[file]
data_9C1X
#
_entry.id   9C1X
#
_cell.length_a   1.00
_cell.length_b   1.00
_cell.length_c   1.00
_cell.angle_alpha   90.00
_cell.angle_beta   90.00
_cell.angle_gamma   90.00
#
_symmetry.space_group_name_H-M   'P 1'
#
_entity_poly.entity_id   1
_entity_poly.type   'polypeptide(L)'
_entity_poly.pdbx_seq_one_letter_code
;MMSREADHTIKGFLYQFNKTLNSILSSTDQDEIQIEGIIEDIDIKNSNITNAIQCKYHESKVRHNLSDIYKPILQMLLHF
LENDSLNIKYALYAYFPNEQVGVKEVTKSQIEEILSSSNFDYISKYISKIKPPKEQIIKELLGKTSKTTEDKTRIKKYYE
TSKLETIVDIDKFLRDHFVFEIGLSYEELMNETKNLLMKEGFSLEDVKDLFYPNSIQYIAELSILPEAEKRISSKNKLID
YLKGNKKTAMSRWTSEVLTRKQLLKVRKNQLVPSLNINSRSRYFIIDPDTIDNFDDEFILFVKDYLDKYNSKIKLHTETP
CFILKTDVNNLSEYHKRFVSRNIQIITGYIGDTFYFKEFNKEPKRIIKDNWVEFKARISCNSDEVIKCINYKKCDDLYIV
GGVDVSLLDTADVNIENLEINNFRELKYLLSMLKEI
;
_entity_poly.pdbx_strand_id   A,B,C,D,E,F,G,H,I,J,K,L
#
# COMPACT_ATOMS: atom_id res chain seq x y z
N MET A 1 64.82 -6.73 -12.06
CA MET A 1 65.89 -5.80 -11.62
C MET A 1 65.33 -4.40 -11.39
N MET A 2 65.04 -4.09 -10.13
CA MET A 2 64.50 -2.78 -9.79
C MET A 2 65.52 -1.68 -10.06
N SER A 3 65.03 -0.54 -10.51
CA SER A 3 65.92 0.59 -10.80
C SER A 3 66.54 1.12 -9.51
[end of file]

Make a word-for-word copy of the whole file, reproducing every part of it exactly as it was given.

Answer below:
data_9C1X
#
_entry.id   9C1X
#
_cell.length_a   1.00
_cell.length_b   1.00
_cell.length_c   1.00
_cell.angle_alpha   90.00
_cell.angle_beta   90.00
_cell.angle_gamma   90.00
#
_symmetry.space_group_name_H-M   'P 1'
#
_entity_poly.entity_id   1
_entity_poly.type   'polypeptide(L)'
_entity_poly.pdbx_seq_one_letter_code
;MMSREADHTIKGFLYQFNKTLNSILSSTDQDEIQIEGIIEDIDIKNSNITNAIQCKYHESKVRHNLSDIYKPILQMLLHF
LENDSLNIKYALYAYFPNEQVGVKEVTKSQIEEILSSSNFDYISKYISKIKPPKEQIIKELLGKTSKTTEDKTRIKKYYE
TSKLETIVDIDKFLRDHFVFEIGLSYEELMNETKNLLMKEGFSLEDVKDLFYPNSIQYIAELSILPEAEKRISSKNKLID
YLKGNKKTAMSRWTSEVLTRKQLLKVRKNQLVPSLNINSRSRYFIIDPDTIDNFDDEFILFVKDYLDKYNSKIKLHTETP
CFILKTDVNNLSEYHKRFVSRNIQIITGYIGDTFYFKEFNKEPKRIIKDNWVEFKARISCNSDEVIKCINYKKCDDLYIV
GGVDVSLLDTADVNIENLEINNFRELKYLLSMLKEI
;
_entity_poly.pdbx_strand_id   A,B,C,D,E,F,G,H,I,J,K,L
#
# COMPACT_ATOMS: atom_id res chain seq x y z
N MET A 1 64.82 -6.73 -12.06
CA MET A 1 65.89 -5.80 -11.62
C MET A 1 65.33 -4.40 -11.39
N MET A 2 65.04 -4.09 -10.13
CA MET A 2 64.50 -2.78 -9.79
C MET A 2 65.52 -1.68 -10.06
N SER A 3 65.03 -0.54 -10.51
CA SER A 3 65.92 0.59 -10.80
C SER A 3 66.54 1.12 -9.51